Matthew chapter 1 lists the ancestors of Jesus. You will learn more about your Savior as we trace through segments of his family tree.
Facing a desperate and hopeless situation? God has power to bring life!
Thomas D. Kock
Perhaps it was the most amazing day of Ezekiel’s life. God set him into the midst of a valley that was full of dry bones. Then God asked what sounded like a crazy question: “Son of man, can these bones live?” (Ezekiel 37:3). The answer would seem to be patently obvious: “Of course not!”
CAN YOUR DRY BONES LIVE?
Sometimes you and I are faced with “Ezekiel moments.” I mean, there are times when life can feel oh-so-hopeless. Perhaps it’s a health issue, or a job loss, or the death of a loved one, or some combination of the above—and more. It can feel like we’re in the middle of the valley of dry bones. I can almost hear: “Son of man, can these bones live?” To put it differently, “Son of man, can I bring blessing to you in spite of the current circumstances or even because of the current circumstances?”
I fear that often our answer is, “Of course not!”
Ezekiel’s answer was amazing: “Sovereign LORD, you alone know” (Ezekiel 37:3). The answer is profound! And, it’s true.
DRY BONES LIVE!
In Ezekiel’s case, God caused that valley of dry bones to come to life. Bones reconnected to form skeletons, flesh and skin covered them, eventually breath entered into them, and they stood on their feet! Could those dry bones live? Oh yes, they could!
And so God can cause your “dry bones” to live too. In other words, yes, God can bring blessing to you no matter what your circumstances.
But there is more. God had a specific reason for giving Ezekiel this vision. The prophet served the exiles who lived in Babylon, far from their homeland in Judah. They thought their hope was gone and their bones were dried up. But God promised, “My people, I am going to open your graves and bring you up from them; I will bring you back to the land of Israel. . . . I will settle you in your own land” (Ezekiel 37:12,14).
And the man who would be the primary leader of those returning exiles? Zerubbabel! He would play an important role in leading a group of exiles back to the land of Judah and rebuilding the temple. In short, Zerubbabel was God’s instrument in a “resurrection,” as God brought his people out of their “graves” in exile in Babylon and back to the Promised Land. (Read more about Zerubbabel in the Old Testament books of Ezra, Nehemiah, Haggai, and Zechariah.)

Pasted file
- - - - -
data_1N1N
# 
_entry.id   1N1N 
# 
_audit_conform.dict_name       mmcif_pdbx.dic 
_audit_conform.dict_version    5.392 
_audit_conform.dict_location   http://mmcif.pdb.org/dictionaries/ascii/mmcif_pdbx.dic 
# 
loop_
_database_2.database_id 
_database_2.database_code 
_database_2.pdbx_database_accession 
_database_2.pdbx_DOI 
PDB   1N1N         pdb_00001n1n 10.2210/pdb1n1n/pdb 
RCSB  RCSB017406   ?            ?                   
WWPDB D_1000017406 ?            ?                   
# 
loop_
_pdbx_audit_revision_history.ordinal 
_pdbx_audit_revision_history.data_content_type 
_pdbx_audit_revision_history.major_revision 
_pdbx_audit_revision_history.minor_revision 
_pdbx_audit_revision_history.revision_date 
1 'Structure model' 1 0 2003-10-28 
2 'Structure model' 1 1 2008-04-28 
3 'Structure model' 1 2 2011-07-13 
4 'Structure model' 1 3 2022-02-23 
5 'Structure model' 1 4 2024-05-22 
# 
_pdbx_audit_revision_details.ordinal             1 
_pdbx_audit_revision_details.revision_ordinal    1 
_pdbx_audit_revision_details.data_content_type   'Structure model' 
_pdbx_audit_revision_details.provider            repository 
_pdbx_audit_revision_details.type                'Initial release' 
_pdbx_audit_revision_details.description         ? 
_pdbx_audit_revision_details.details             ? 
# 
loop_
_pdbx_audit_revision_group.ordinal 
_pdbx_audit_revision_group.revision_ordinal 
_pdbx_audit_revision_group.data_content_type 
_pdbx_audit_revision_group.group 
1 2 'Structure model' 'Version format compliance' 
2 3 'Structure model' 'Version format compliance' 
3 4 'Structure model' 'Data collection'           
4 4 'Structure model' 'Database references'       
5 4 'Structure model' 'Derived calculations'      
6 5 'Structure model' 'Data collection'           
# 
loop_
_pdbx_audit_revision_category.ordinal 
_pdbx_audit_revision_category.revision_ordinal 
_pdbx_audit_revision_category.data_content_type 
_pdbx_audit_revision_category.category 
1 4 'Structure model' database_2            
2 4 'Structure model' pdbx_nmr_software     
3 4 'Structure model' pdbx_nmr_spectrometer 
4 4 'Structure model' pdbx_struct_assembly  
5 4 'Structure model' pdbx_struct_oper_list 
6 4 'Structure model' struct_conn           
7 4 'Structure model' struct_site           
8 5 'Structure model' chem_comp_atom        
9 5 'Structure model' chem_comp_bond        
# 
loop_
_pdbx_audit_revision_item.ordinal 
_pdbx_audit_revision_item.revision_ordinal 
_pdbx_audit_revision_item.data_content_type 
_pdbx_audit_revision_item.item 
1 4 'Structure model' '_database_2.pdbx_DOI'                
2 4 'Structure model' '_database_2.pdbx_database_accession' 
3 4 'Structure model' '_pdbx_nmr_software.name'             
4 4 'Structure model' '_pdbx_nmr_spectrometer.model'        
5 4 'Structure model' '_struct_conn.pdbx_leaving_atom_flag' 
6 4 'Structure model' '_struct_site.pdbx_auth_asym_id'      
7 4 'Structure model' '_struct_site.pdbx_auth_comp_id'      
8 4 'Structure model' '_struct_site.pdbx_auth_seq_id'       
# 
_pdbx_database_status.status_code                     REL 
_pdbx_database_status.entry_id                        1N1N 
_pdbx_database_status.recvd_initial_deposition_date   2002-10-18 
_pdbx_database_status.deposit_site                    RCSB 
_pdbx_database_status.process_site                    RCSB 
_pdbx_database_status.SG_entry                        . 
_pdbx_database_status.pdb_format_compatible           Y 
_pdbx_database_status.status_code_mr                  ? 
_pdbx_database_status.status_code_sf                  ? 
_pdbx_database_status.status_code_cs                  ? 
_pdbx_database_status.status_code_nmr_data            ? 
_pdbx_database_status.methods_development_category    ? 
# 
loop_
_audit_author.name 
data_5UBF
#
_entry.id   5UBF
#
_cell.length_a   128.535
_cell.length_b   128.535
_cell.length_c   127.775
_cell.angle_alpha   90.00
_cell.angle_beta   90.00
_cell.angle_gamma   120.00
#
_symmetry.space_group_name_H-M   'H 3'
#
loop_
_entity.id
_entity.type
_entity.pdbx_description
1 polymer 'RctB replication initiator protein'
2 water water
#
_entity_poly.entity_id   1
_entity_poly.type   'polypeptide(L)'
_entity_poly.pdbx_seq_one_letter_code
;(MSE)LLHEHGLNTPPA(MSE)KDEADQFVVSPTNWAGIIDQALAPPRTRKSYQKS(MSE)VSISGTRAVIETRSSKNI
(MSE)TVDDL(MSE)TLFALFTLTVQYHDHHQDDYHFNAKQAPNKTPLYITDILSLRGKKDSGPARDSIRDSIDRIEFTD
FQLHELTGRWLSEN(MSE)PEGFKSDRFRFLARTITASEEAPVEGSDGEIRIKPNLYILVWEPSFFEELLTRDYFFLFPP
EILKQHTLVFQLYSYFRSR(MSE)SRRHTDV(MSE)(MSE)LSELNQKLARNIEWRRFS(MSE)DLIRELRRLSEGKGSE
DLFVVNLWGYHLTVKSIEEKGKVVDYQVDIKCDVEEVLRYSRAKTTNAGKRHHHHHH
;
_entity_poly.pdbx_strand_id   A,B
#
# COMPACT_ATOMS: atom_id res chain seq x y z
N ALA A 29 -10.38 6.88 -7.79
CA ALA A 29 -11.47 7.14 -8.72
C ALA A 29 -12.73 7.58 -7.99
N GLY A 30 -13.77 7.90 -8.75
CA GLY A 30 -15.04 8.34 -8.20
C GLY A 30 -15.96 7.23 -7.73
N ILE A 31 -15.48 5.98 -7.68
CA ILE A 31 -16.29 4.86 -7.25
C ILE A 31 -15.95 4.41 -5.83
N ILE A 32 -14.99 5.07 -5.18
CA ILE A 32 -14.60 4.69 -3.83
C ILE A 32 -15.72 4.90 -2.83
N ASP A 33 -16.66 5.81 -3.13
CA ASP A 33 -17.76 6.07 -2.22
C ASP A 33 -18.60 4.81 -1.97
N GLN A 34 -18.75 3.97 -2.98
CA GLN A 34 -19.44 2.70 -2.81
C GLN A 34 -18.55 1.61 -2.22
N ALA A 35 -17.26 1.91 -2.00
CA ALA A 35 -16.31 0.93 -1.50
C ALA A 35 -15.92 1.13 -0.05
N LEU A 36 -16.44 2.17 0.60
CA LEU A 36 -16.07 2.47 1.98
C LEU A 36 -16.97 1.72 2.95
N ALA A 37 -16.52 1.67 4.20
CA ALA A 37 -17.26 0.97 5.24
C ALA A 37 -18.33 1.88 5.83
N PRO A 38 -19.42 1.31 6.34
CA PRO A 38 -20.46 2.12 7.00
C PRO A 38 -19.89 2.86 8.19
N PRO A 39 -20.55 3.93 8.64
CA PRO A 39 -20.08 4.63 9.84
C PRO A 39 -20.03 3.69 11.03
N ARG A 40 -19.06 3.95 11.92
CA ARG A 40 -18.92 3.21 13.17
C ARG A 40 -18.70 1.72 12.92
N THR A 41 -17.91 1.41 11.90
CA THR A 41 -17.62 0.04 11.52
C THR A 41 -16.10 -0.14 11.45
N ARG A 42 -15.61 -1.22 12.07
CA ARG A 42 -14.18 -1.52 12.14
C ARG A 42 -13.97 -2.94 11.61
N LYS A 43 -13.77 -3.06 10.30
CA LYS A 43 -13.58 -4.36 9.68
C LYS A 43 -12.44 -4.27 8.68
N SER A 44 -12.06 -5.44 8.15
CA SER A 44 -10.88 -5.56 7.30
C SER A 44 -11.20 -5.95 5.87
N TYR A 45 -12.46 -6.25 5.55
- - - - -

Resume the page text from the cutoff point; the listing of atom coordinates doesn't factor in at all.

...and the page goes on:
What a critical promise! Why? Because the Savior was to be born in Bethlehem, in the land of Israel! He can’t very well be born there if there were no Jewish people living there. Jesus was born of the line of David. If the Jews didn’t have a recognizable nation, it would have been very hard to ascertain Jesus’ descent.
I doubt that Zerubbabel will take center stage in many churches this Easter Sunday. But Zerubbabel set the stage for the greatest event of all time, when Jesus rose from the dead. God brings life! He brought life to his exiled people; Jesus came to life; we have life too. It’s just as he promised.
The real people Matthew mentions in his opening chapter were all part of God’s plan. All God’s promises are amazingly and graciously fulfilled. And he did it for real people like you and me.
Contributing editor Thomas Kock, a professor at Wisconsin Lutheran Seminary, Mequon, Wisconsin, is a member at Atonement, Milwaukee, Wisconsin.
This is the final article in a nine-part series on people in Jesus’ family tree.
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Author: Thomas D. Kock
Volume 103, Number 4
Issue: April 2016
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